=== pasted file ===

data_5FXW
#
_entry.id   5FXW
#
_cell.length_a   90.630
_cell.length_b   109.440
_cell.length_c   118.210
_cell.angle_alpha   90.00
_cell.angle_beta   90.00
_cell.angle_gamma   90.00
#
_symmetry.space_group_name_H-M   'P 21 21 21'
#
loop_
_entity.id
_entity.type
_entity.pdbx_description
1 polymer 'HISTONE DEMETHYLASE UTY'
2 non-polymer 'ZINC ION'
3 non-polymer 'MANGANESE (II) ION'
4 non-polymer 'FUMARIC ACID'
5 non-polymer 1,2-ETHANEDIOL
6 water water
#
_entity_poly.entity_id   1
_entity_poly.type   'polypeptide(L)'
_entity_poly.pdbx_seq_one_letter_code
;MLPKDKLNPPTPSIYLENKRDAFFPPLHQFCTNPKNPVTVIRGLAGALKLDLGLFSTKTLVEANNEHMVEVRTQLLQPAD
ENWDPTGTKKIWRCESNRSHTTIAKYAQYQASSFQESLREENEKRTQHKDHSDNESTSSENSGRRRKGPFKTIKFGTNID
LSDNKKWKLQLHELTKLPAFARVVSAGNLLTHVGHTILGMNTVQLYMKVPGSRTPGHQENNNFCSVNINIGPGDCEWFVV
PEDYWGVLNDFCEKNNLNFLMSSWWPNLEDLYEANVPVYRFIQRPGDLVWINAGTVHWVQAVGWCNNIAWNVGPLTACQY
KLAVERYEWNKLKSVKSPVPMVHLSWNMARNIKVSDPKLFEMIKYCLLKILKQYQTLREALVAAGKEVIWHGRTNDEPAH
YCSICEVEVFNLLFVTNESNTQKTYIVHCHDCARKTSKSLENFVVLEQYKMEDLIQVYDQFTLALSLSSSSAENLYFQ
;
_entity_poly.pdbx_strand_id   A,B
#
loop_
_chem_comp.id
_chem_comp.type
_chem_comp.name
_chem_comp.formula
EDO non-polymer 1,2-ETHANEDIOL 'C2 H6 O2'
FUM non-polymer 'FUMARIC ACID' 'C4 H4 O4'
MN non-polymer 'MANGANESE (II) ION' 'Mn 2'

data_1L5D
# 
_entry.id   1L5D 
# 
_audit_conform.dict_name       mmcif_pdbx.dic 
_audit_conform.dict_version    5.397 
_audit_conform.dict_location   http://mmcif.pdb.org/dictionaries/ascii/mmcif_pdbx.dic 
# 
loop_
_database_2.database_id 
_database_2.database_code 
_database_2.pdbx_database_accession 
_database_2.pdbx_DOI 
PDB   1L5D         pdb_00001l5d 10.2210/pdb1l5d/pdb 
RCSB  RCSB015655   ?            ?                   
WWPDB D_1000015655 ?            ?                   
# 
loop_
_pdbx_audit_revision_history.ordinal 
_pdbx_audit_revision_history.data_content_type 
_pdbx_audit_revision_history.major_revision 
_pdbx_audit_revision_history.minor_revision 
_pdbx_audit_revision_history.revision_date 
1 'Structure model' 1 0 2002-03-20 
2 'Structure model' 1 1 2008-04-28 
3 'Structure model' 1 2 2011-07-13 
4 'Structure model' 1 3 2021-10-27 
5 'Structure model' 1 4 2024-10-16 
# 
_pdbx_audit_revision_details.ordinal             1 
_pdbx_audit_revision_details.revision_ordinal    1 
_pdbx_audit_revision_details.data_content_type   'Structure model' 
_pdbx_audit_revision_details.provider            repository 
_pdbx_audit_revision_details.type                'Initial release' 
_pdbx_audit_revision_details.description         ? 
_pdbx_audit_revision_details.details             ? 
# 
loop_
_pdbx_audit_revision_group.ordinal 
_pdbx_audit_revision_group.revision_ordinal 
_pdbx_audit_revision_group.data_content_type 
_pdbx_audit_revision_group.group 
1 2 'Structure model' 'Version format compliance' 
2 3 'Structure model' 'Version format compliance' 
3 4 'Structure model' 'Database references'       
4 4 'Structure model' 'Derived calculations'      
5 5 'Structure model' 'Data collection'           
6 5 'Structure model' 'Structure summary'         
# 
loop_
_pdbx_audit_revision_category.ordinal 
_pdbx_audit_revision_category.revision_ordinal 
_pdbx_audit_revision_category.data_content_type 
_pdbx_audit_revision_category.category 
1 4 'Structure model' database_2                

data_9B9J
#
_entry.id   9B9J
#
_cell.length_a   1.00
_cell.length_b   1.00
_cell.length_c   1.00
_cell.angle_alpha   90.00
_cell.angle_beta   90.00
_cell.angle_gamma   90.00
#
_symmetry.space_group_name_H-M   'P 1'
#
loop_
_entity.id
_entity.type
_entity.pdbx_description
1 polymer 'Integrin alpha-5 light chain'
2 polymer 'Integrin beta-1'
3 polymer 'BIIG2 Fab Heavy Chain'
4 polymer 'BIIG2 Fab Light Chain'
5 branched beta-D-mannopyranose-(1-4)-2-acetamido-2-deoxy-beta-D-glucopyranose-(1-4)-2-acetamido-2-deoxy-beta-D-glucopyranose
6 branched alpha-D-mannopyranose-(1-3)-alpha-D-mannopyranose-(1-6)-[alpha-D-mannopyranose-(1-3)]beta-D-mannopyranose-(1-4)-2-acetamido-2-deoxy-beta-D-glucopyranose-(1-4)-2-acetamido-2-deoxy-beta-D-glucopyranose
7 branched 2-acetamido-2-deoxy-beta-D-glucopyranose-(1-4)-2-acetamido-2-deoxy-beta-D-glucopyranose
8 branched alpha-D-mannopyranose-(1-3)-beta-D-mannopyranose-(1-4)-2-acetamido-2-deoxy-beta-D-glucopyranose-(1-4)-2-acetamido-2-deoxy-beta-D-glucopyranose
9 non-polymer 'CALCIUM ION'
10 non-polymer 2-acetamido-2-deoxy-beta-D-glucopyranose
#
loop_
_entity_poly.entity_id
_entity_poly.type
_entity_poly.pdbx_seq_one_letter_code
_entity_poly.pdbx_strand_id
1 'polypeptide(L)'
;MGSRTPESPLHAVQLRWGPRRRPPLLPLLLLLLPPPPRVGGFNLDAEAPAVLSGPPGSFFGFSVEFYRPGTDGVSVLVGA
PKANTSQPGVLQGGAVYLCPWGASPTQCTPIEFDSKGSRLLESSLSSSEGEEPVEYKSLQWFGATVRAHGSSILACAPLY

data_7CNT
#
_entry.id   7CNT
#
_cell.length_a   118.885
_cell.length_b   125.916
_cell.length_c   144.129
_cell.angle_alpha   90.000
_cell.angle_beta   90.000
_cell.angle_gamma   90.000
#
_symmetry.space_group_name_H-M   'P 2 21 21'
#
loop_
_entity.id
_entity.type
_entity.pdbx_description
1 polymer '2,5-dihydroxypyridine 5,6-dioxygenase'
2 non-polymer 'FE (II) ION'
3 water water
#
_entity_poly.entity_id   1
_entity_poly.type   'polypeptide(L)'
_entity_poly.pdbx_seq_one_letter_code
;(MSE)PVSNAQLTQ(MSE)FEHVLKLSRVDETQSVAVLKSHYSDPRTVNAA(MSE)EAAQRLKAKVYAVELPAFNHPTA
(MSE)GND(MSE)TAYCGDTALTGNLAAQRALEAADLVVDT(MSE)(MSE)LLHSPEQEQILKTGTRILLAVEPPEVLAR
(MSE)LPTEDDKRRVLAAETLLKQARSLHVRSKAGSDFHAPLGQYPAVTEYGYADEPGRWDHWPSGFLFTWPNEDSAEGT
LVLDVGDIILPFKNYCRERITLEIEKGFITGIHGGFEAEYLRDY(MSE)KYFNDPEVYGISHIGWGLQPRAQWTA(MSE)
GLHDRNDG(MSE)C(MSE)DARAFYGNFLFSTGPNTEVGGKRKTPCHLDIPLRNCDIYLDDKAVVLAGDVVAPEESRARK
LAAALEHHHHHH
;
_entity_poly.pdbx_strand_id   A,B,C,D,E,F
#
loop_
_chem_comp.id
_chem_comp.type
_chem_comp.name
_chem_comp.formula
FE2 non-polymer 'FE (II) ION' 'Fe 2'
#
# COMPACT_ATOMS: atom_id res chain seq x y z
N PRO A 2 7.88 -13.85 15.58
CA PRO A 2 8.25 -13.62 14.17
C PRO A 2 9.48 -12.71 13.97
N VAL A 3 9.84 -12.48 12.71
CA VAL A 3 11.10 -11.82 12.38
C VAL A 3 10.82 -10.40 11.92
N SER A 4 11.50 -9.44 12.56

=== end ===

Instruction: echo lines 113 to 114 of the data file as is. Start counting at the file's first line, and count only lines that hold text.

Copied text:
loop_
_entity.id